0. Basic Effects Skeleton

First, let’s import the necessary files and decorate our effects class with @Injectable.

import { Injectable }                 from '@angular/core';
import { Effect, Actions } from '@ngrx/effects';
import { User } from '../models/user.model';

import { AngularFireAuth } from 'angularfire2/auth';
import * as firebase from 'firebase';

import { Observable } from 'rxjs/Observable';
import 'rxjs/add/observable/fromPromise';
import 'rxjs/add/observable/of';

import 'rxjs/add/operator/map';
import 'rxjs/add/operator/switchMap';
import 'rxjs/add/operator/catch';
import 'rxjs/add/operator/delay';

import * as userActions from '../actions/user.actions';
export type Action = userActions.All;

export class UserEffects {

constructor(private actions: Actions, private afAuth: AngularFireAuth) {}

/// effects go here

1. Get User Effect

First, we need a way to get the user from Firebase if they are already authenticated. We don’t want the user to have to re-authenticate every time they visit the app. This effect will check the auth state in firebase, then update the data store accordingly.

getUser: Observable<Action> = this.actions.ofType(userActions.GET_USER)

.map((action: userActions.GetUser) => action.payload )
.switchMap(payload => this.afAuth.authState )
.delay(2000) // delay to show loading spinner, delete me!
.map( authData => {
if (authData) {
/// User logged in
const user = new User(authData.uid, authData.displayName);
return new userActions.Authenticated(user);
} else {
/// User not logged in
return new userActions.NotAuthenticated();

.catch(err => Observable.of(new userActions.AuthError()) );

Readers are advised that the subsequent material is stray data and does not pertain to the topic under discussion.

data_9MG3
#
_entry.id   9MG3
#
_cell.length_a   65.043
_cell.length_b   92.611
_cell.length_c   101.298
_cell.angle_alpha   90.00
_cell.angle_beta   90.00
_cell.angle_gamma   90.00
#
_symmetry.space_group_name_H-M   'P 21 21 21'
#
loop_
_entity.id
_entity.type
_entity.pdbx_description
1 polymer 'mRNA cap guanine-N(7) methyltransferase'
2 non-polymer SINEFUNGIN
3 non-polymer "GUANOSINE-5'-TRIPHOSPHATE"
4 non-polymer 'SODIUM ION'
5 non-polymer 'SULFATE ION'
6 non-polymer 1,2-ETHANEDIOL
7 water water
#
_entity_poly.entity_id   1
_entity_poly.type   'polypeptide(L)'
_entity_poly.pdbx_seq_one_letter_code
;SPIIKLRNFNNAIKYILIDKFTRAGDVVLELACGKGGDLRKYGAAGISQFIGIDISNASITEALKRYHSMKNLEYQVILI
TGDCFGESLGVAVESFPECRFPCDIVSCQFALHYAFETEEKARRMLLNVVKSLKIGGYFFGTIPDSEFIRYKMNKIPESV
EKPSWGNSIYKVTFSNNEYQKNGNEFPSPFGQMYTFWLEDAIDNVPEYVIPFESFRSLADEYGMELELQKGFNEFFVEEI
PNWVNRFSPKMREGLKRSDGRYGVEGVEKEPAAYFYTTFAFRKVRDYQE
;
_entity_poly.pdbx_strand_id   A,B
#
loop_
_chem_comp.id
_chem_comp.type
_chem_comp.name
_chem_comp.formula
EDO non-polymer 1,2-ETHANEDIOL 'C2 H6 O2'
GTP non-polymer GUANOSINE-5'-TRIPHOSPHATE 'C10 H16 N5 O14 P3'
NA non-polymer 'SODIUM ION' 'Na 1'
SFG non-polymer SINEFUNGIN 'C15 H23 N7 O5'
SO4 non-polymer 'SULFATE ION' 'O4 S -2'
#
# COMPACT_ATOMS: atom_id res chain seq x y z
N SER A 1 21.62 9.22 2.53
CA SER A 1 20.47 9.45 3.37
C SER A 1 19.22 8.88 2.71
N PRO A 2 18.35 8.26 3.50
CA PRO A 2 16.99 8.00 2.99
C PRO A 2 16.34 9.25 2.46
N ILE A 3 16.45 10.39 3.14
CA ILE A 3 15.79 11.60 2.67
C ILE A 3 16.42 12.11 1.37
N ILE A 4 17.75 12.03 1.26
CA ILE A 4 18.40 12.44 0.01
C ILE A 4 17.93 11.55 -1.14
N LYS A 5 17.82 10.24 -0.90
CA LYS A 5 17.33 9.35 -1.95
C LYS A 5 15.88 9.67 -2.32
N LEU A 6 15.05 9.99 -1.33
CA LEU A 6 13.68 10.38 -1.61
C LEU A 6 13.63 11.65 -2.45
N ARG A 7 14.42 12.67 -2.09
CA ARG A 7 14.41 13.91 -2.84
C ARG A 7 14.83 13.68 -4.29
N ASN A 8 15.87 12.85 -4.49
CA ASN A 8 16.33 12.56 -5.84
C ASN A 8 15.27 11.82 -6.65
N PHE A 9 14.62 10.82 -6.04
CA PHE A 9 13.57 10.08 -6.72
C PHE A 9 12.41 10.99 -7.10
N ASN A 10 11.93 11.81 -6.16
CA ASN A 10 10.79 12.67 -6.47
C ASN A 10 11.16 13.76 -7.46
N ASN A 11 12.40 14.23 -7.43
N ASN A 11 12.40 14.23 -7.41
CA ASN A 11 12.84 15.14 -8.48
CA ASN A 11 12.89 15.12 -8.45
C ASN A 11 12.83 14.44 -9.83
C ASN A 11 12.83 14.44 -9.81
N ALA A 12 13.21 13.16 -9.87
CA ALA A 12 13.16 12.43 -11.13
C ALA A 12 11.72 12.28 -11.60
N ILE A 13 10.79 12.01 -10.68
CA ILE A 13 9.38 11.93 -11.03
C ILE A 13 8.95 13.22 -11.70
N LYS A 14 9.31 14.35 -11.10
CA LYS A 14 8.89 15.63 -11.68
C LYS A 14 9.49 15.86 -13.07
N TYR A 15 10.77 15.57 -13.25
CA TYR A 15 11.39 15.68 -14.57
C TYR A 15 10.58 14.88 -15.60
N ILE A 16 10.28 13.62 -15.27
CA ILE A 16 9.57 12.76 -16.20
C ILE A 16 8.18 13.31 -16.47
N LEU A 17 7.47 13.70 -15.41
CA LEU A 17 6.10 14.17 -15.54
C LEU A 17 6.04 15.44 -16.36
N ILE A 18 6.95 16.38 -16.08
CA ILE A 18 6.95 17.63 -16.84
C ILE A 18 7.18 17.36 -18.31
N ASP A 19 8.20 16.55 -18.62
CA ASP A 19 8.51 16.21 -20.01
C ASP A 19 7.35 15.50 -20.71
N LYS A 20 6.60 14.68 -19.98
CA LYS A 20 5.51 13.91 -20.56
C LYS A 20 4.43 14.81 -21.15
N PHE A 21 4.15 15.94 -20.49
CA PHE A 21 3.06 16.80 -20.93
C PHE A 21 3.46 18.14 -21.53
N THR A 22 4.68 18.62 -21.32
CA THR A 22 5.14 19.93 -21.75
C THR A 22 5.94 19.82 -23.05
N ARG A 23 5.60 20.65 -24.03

2. Login User with Google OAuth Effect

Now we need a way for new users to signin/signup. Firebase makes this really easy with Google OAuth. The magic happens in googleLogin method, which triggers the OAuth popup window. Once authenticated, we can simple re-trigger the GET_USER action to update the data store.

login: Observable<Action> = this.actions.ofType(userActions.GOOGLE_LOGIN)

.map((action: userActions.GoogleLogin) => action.payload)
.switchMap(payload => {
return Observable.fromPromise( this.googleLogin() );
.map( credential => {
// successful login
return new userActions.GetUser();
.catch(err => {
return Observable.of(new userActions.AuthError({error: err.message}));

private googleLogin(): firebase.Promise<any> {
const provider = new firebase.auth.GoogleAuthProvider();
return this.afAuth.auth.signInWithPopup(provider);

3. Logout User Effect

Logout is basically identical to login, except the NOT_AUTHENTICATED action is triggered.

logout: Observable<Action> = this.actions.ofType(userActions.LOGOUT)

.map((action: userActions.Logout) => action.payload )
.switchMap(payload => {
return Observable.of( this.afAuth.auth.signOut() );
.map( authData => {
return new userActions.NotAuthenticated();
.catch(err => Observable.of(new userActions.AuthError({error: err.message})) );

Logging in on the Frontend

With all of the Ngrx login in place, it’s time update the app component to actually give the user a way to login.


First, add the user to the AppState interface. Second, dispatch the the GET_USER action during the OnInit lifecycle hook to determine if the user is already logged in. Last, create a couple event handlers so the user can click login and logout buttons.

import { Component, OnInit } from '@angular/core';

import { Store } from '@ngrx/store';
import { Observable } from 'rxjs/Observable';

import { User } from './models/user.model';
import * as userActions from './actions/user.actions';

interface AppState {
user: User;

selector: 'app-root',
templateUrl: './app.component.html',
styleUrls: ['./app.component.scss']
export class AppComponent implements OnInit {

user$: Observable<User>;

constructor(private store: Store<AppState>) {}

ngOnInit() {
this.user$ ='user'); userActions.GetUser());

googleLogin() { userActions.GoogleLogin());

logout() { userActions.Logout());



And finally, let’s put this together in the HTML.

<div *ngIf="user$ | async as user">

<h1>Howdy, {{ user.displayName }}</h1>
<h4>{{ user.uid }}</h4>

<button *ngIf="!user.uid"

Sign In with Google

<button *ngIf="user.uid"


Up Next

Let me know what Ngrx topics you want to see covered next. I hope to cover Ngrx file uploads and routing in the near future.